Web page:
For large parts of it, I could barely get up from bed to even use the bathroom. I have no appetite. The fatigue still has me by the throat. I have never had chemotherapy, so I cannot be sure – but I think this must be what chemo-exhaustion feels like.

Divine retribution for my stupid, stupid thinking!

Mind over body is all well and good, but the body always has the last say. The exhaustion that comes with a chronic illness is not like regular tiredness. And the pain of fibromyalgia is not like just getting random aches and pains. One does well to always remember that!



Featured painting: Dream Passage (8X10, oil on canvas)

8 thoughts on “Divine Retribution

  1. I am not chronically ill, but I am my chronically ill daughter’s caregiver. It is difficult for her to quiet that internal critic also but when she doesn’t, it’s exactly as you wrote – the body always has the last say …. and boy is she tired of that. I hope you can keep your personal critic quiet and regain your balance again.

    Liked by 1 person

    1. Hi Julie! πŸ™‚ Thank you for sharing for experience with me. I am both glad, and sad, that you could relate so well to the post through your daughter.

      It can be so difficult to keep our inner critics quiet when we feel we have not lived up to our own standards. I wish it was easier to practice more self-compassion, instead, at such times. I have been trying to be better with it for the past year or so, but I still slip up at times. I can well understand how your daughter must feel. Sending much love and sweet thoughts both your ways! ❀


  2. I fall into this trap constantly! I think it’s almost what I was saying to you – I tell myself I need to try harder and snap out of it, and then stupidly decide I can just ignore my illness altogether and pretend it never existed. Despite knowing where that leads, it’s still always such a nasty shock when the symptoms flare and I’m back at the mercy of my illness again. It’s such a challenge to avoid the rollercoaster, or to at least try and minimise the wild ups and downs. It gets more complicated by the fact that we are often far too critical of ourselves, and it can be so easy to only focus on the things we AREN’T doing well enough. If anyone else was in our situation, we would probably be far kinder and more patient to them than we are to ourselves. I’m sorry that your body sent you such a brutal reminder. I hope your rest over the weekend has helped a little ❀

    Liked by 1 person

    1. Thank you for that thoughtful comment, Kate! I can completely relate to how you feel. You are so right – we would be so much kinder to our friends if they were in our position. So why are we so harsh on ourselves? Unfortunately, I have always been bad about that, but of late, trying to do better! I am trying to practice more self compassion… like, instead of beating myself up over causing this crash, I am trying to be kind about what kind of feelings led me to do that in the first place. Yet, I cannot help but feel like if I was kinder in the first place, this would never have happened!! :/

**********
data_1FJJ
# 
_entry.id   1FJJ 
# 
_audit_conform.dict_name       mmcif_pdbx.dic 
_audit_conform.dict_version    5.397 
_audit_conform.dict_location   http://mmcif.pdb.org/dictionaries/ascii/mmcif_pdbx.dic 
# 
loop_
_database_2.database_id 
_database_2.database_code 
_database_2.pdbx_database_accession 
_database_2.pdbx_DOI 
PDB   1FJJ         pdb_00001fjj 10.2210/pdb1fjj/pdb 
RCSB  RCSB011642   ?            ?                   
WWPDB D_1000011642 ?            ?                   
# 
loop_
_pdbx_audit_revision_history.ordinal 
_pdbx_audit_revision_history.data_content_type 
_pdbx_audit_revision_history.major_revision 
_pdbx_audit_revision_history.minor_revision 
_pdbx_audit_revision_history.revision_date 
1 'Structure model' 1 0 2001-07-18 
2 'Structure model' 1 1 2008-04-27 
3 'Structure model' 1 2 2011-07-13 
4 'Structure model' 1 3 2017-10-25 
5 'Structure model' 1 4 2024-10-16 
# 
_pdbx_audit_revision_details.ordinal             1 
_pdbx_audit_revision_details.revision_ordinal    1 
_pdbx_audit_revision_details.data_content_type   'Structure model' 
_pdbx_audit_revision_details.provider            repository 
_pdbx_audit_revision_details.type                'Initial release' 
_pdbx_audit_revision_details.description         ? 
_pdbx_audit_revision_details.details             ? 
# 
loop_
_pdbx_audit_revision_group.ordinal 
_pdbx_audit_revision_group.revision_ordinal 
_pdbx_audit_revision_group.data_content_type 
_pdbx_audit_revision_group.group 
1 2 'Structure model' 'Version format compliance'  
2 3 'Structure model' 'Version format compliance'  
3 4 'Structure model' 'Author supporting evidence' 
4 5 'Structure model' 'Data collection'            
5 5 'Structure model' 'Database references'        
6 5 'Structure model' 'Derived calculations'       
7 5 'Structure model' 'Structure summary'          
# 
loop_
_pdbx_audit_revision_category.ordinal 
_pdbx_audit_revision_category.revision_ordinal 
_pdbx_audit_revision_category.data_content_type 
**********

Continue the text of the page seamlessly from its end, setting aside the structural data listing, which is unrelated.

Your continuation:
I hope you can find a way of getting off your roller-coaster as well. I feel a bit stronger today after staying in bed all weekend. Thank you so much for the kind wishes! ❀

      Liked by 1 person

    1. Thank you so much, Rene! I am hoping when the temperature cools a bit in a month’s time or so, and the weather stabilizes some, I will be able to regain my original new-normal instead of this current sub-normal. πŸ™‚
      Sending love and gentle hugs back at ya! ❀

      Liked by 1 person

  3. Ouch! That sounds like how I was at college a lot too. 😦 I think there is particularly strong pressure to be doing more than one’s body can handle at college, even for healthy people.

    Liked by 1 person

    1. So true! Especially graduate school, I think, really encourages pushing even healthy bodies to the limit. I feel like I have always had fibromyalgia brewing in me for a very long time, but the crazy college lifestyle is what really kicked it on full force.

      Liked by 1 person

Leave a Reply

Fill in your details below or click an icon to log in:

WordPress.com Logo

You are commenting using your WordPress.com account. Log Out /  Change )

Google+ photo

You are commenting using your Google+ account. Log Out /  Change )

Twitter picture

You are commenting using your Twitter account. Log Out /  Change )

Facebook photo

You are commenting using your Facebook account. Log Out /  Change )

Connecting to %s